It is rarely that something goes right after the first attempt. In almost anything. Not trying to achieve that, however I am not against it, if it happens.   :)

Never the less "measure twice, cut once" is the method here for me and if the result is not good, then the process starts again.
I was not yet at that stage and was not considering, how to troubleshoot the speaker/crossover. So that is something that I will need to think about when putting the XO back: should be easy to put in and take out. Thanks for that.

Yes, the caps are already chosen: funny as Jantzen SuperiorZ are the replacements. Resistors Mundorf MResist Supreme.
On the woofer XO changing the iron core coil to air core. I will measure the resistance of the old coil and buy a gage air coil that has similar resistance.

Basics of those I get but not the shunt with the coil on the tweeter. Which brings me back to few questions that came up when reading your reply:
- You have changed the coil from 22ga to 14ga. I have not measuered the old coil yet, but I believe it is even thiner than 22ga. But I am not planning to go that far as 14ga.
Anyhow, you stated the following on the changes:
1." Reducing coil DCR will make the tweeter sound louder".
I thought that lowering resistance on the "active" wire will make woofer/tweeter louder, not the resistance on the shunt connected to the "null" wire.

2. "Audiophile perspective would say it's more detailed"
Detail and precision is currently what I am aiming for. My assumtion about the shunt (2nd order) is that it filters out further unwanted frequencies, logically I would say that the lower resistance there the better, but ... there is more than meets the eye. I just do not know what.


I will need to read about the design and all about speakers. Any suggestions on books? I heard about the "Loudspeaker Design Cookbook" by Vance Dickason and "Designing, Building, and Testing Your Own Speaker System with Projects" from David Weems.
I know that best is to test for my self and see how each component behaves and what effect does it have in overall. I will need to buy a lot of cheap resistors as the shunt coil upgrade is happening and fine tuning can  begin.  :wink:

richidoo

1." Reducing coil DCR will make the tweeter sound louder".
I thought that lowering resistance on the "active" wire will make woofer/tweeter louder, not the resistance on the shunt connected to the "null" wire.

Sorry! Yes you are correct! A short would mute, so reducing shunt resistance decreases output level.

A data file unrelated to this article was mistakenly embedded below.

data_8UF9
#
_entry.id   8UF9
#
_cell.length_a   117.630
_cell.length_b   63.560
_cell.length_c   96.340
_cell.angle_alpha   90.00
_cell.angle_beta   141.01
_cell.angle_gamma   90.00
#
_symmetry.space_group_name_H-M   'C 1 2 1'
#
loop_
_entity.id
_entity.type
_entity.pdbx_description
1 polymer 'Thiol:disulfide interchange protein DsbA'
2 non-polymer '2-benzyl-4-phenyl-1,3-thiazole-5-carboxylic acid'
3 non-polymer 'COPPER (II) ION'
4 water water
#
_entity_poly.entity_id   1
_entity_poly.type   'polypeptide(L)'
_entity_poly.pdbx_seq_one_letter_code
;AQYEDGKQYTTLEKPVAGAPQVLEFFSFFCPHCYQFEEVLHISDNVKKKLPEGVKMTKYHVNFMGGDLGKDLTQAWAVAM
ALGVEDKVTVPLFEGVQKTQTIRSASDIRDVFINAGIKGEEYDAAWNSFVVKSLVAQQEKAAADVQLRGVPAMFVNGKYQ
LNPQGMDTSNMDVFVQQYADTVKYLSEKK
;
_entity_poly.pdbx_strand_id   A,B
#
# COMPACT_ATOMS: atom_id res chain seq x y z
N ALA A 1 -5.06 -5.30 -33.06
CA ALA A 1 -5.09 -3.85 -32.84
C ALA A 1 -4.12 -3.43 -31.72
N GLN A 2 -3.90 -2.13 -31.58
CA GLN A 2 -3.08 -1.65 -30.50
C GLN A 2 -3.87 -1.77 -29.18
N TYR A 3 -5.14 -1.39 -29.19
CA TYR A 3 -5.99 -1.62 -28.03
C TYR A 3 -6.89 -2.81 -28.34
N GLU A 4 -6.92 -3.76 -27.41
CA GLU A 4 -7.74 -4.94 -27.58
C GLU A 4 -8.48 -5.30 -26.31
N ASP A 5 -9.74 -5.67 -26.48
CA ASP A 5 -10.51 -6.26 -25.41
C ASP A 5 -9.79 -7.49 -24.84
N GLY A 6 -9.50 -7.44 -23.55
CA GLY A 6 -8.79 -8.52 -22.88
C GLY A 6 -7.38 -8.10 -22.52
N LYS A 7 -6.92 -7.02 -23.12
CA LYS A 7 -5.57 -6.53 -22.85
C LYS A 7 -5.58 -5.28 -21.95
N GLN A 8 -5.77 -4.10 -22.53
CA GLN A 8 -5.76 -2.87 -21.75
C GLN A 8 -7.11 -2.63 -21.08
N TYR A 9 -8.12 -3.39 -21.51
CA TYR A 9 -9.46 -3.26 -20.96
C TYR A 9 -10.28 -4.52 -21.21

Quote
2. "Audiophile perspective would say it's more detailed"
Detail and precision is currently what I am aiming for. My assumtion about the shunt (2nd order) is that it filters out further unwanted frequencies, logically I would say that the lower resistance there the better, but ... there is more than meets the eye. I just do not know what.


The filter function is not changed with lower resistance coil. Inductance is the same so it still corners at the same freq with same slope. Resistance change is very small, it's still copper conductor. I understand your question, will 22ga have same electrical damping as 14ga + resistor? Technically yes, damping should be the same. I did not add resistor when I upgraded tweeter coil and I got more detail and still measures correctly, but I jumped from 22 to 14. And it did not make the tweeter sound more attenuated.

In upgrading tweeter resistors from metal oxide to wirewound (as you plan to do) I found the added detail the wirewound made me attenuate tweeter a little more to achieve balanced sound with the more detail. The better harmonic complexity and textural detail remained even after increasing attenuation on the tweeter network without adding the DCR resistor. YMMV, you have to try it and see, this is about taste, custom tuned xo. I am more music lover than audiophile, avoiding listening fatigue is higher priority for me than getting more detail. But ironically, often they go together as distortion is reduced in general.

Quote
I will need to read about the design and all about speakers. Any suggestions on books? I heard about the "Loudspeaker Design Cookbook" by Vance Dickason and "Designing, Building, and Testing Your Own Speaker System with Projects" from David Weems.
I know that best is to test for my self and see how each component behaves and what effect does it have in overall. I will need to buy a lot of cheap resistors as the shunt coil upgrade is happening and fine tuning can  begin.  :wink:

Those are good books. Also read the technical forums and articles online.
Best thing is to make friends with local speaker builders and let them help you with design choices and xo tuning.
Where do you live?

gringo117

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In upgrading tweeter resistors from metal oxide to wirewound (as you plan to do) I found the added detail the wirewound made me attenuate tweeter a little more to achieve balanced sound with the more detail. The better harmonic complexity and textural detail remained even after increasing attenuation on the tweeter network without adding the DCR resistor.

How did you do that? I mean increasing attenuation on the tweeter network without adding the DCR resistor.

I am from Slovakia.  Asking more complex question on this forum was/is a bit premature, as I understand a half of it, if anything. Also getting in touch with others around here (Slovakia) relates to it. When I am asked a not simple question I expect the other side to understand the basics and vice versa.
At least that is what courtesy expects of me. Therefore until I am not comfortable with the elementary things, why bother others.
This post was an exception as I was very curious and could not  find an answer anywhere. But it already helped me and I found out, thanks to you, where and how to search for answers.  :)

FullRangeMan

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Welcome  :thumb:

ArthurDent

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Greetings & Welcome to AC gringo   :thumb:

gringo117

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Thank you FullRangeMan and Arthur.  :)

FullRangeMan

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Hi,
In the 1990s I noted car audio guys used to paint mate black inside its car sub boxes to tame hi freq and up the bass, I noted they also used a brown felt from car hood to stuffing the box, so I used these in my next DIY speaker and was stunned with the results.
https://www.audiocircle.com/index.php?topic=100689.0